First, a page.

Yes, today I am moving on. Done is "2016 No.4". Yesterday's drawing is a study for the direction I wish to interrogate and explore. I continue to enjoy looking at "2016 No.4", but its complexity makes me question its engagement with viewers, other than me. "Right?" or "Wrong?" are not answerable questions. It is the process that matters. "2016 No.4" is just one step in a journey without a foreseeable end.
The direction of my research and development is obvious. I am further examining drawing and painting as planar-insistent. This can also be said like this: I am exploring the actuality of the two-dimensional reality of a work on paper or canvas versus the artifice of three-dimensions that may be explored through the act of drawing.
In my last post I showed works by Claude Monet and Paul Cezanne. I showed three of Monet's works, exhibiting his move toward facade-like images late in his career. I remarked that Cezanne, early-on in his career, perceived the canvas as a two-dimensional object. I did this by reproducing a painting created by Cezanne in 1877. Today I show one of Cezanne's last works, made in the year of his death, 1906. Wow! It scintillates with surface marks, thus leaving no doubt one is viewing a representation of a 3D-landscape on a 2D-canvas.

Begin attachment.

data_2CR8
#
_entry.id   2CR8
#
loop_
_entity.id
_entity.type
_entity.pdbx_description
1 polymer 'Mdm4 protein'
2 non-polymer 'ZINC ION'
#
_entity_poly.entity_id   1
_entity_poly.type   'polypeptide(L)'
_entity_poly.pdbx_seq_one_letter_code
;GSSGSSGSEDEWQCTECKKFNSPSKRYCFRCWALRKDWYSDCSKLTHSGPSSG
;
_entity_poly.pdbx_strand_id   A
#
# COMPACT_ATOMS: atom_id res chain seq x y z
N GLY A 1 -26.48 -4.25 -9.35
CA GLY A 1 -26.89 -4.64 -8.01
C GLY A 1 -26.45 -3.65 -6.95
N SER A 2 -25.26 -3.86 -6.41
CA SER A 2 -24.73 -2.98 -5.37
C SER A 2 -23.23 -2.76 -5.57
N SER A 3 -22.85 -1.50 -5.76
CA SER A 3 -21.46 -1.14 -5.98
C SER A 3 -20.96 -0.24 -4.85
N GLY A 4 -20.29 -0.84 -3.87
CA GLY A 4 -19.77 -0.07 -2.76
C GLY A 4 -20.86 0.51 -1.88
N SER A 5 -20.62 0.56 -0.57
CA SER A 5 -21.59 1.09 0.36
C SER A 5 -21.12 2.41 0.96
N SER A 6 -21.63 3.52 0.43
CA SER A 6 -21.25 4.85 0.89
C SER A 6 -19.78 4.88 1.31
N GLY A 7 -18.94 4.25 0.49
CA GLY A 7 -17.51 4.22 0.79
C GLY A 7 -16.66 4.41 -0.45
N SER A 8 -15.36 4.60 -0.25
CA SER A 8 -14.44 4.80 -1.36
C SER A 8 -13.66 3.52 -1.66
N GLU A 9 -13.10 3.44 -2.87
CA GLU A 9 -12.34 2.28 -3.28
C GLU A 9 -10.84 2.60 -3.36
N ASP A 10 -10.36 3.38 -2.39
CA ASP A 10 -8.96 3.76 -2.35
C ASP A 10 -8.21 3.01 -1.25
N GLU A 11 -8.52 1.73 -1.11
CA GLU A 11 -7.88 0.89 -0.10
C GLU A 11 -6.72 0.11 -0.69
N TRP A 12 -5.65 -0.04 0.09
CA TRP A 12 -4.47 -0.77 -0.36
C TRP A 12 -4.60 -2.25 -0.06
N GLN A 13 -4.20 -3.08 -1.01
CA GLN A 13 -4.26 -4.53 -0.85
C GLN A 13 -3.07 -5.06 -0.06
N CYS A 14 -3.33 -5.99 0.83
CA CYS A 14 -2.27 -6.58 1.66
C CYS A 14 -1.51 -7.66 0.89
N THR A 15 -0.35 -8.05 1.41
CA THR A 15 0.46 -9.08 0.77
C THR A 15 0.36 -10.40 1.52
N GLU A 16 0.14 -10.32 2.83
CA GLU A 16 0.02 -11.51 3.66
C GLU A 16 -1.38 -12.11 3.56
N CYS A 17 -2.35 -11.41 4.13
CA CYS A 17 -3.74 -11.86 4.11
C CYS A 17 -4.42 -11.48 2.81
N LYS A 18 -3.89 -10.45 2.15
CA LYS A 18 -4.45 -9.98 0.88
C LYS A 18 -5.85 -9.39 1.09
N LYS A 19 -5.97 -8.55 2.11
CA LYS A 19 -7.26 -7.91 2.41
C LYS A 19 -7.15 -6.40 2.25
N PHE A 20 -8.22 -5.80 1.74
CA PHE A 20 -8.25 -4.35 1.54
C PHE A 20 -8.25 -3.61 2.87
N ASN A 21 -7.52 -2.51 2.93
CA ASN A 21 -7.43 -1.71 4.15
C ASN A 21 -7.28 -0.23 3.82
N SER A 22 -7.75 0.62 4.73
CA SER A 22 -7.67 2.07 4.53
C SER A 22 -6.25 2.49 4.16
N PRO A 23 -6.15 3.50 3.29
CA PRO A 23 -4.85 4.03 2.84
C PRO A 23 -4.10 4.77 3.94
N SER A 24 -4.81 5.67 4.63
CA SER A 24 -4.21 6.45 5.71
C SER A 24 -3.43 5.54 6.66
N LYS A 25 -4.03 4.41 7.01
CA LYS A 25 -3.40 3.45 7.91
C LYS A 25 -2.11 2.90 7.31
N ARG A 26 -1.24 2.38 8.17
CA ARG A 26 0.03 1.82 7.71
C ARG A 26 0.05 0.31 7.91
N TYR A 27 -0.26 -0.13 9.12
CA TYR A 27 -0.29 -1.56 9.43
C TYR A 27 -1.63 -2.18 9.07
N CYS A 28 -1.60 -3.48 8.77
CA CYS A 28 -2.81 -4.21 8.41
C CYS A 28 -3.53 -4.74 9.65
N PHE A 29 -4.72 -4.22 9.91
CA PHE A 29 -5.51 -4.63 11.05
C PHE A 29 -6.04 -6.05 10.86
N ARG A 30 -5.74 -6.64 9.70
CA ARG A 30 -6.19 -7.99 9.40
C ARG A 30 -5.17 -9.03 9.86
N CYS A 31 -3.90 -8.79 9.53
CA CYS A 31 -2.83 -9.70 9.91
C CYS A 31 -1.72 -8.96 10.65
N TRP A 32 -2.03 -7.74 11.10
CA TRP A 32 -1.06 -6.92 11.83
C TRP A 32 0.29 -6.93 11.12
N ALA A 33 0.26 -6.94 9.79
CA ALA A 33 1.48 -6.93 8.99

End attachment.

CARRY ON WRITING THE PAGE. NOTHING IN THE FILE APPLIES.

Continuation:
Whoever thunk it? I am a continual skeptic, full of doubt. I doubted I would ever get here, near a conclusion to Painting-01·08·2016, even though I have been through this process hundreds of times. The basic rule: Hang in there and a conclusion will occur! I write this with caution, because there may be an additional touch or two coming, but nothing so serious as to alter the mood or composition of this painting. It is what it is.
Yesterday's drawings continued my query into both approach and subject matter. There is no finality in these drawings. If anything, drawings like these make me realize that I will never find finality.
I continue to fail at perfect reproduction — this too will forever be a problem! In today's reproductions you can see that both drawings were unevenly lit: A shadowing effect occurs in the upper left.
FYI: The drawing on the left was on slightly yellow paper, with a water mark visible in the lower left.
Usually I show the painting I did yesterday first, then the drawing. Not today! I find the newest state of "Crazy Love" problematical. It is in need of repair. Thus the drawing first, which is a good one.
"Crazy Love" is going through a grand transition, as am I. I am coming to terms with the figurative impetus of my soul, mixed as it is with a visually abstract, non-concrete universe. Yesterday's drawing began as a study for "Crazy Love", but it quickly took its own direction. Two remnants in yesterday's drawing refer to "Crazy Love". They are the heart and the distorted, ex-body head. The current ex-body head will be substantially repainted. I am also imagining (during this writing) the appearance of a second head in the bottom right quadrant.